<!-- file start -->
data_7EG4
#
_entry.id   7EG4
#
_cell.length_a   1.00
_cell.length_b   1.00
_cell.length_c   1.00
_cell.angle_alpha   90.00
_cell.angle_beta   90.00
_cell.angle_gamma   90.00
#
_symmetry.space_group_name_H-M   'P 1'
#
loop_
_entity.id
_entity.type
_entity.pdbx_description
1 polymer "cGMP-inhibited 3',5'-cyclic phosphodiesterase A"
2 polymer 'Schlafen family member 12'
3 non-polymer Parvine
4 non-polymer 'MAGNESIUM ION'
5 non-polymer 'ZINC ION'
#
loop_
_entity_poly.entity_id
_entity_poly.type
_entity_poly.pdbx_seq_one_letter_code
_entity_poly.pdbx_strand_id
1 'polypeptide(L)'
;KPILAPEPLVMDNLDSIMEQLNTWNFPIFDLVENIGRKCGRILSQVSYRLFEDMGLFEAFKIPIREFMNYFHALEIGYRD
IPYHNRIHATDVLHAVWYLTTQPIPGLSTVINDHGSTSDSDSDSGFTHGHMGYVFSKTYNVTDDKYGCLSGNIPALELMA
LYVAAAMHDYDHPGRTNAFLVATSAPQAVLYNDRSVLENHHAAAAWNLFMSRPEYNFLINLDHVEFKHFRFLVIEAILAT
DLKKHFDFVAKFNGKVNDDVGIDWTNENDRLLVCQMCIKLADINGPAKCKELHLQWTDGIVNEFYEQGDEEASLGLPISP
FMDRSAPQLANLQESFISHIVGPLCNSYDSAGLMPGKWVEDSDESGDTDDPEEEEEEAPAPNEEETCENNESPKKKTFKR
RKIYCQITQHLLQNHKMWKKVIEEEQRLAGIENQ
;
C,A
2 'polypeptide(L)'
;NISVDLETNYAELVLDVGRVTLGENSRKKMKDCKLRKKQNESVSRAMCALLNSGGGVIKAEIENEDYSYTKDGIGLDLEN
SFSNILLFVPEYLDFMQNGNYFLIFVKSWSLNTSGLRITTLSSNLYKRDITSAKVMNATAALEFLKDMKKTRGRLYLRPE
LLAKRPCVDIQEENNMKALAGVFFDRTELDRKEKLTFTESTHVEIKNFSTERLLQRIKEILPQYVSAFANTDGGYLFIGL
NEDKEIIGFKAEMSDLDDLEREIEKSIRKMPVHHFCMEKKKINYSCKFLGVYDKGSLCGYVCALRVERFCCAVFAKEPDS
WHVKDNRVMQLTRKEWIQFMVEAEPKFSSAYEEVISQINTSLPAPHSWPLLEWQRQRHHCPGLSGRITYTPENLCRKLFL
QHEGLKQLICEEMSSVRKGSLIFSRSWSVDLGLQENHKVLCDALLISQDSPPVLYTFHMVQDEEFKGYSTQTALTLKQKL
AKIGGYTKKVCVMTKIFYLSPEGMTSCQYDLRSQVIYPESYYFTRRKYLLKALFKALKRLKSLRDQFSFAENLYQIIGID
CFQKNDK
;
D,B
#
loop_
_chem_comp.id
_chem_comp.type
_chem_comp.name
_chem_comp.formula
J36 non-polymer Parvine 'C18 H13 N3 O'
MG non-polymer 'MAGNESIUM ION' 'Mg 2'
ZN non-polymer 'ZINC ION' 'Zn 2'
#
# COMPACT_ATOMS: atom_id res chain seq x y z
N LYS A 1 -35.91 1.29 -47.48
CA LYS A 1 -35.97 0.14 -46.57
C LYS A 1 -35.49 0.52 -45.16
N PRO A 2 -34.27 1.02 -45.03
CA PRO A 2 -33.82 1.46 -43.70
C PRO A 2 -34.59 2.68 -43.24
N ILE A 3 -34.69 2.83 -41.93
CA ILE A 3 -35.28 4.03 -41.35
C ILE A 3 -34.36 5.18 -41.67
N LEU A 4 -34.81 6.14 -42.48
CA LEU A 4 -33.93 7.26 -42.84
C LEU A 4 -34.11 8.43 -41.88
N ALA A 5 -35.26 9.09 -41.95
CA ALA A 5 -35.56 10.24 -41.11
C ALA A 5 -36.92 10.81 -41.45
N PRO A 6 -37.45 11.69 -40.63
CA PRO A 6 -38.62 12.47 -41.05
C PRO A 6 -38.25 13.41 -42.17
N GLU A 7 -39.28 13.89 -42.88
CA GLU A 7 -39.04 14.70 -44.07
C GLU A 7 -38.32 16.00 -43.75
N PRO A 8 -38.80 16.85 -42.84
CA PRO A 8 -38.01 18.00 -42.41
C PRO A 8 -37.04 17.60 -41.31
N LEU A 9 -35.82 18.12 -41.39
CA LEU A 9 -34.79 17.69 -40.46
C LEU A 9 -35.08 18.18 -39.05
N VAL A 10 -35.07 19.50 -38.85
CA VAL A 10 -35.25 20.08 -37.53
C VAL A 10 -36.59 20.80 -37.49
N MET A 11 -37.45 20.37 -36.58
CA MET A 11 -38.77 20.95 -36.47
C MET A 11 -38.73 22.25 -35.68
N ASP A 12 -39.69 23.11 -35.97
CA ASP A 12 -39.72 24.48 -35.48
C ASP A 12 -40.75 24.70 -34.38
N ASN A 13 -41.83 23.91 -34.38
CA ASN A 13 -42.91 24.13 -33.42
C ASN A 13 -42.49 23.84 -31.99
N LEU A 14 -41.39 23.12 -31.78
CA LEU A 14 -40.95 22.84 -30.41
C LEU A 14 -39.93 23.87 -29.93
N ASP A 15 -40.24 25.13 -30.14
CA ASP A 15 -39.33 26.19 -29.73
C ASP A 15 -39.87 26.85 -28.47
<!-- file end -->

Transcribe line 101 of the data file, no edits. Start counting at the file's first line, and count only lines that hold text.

C LEU A 14 -39.93 23.87 -29.93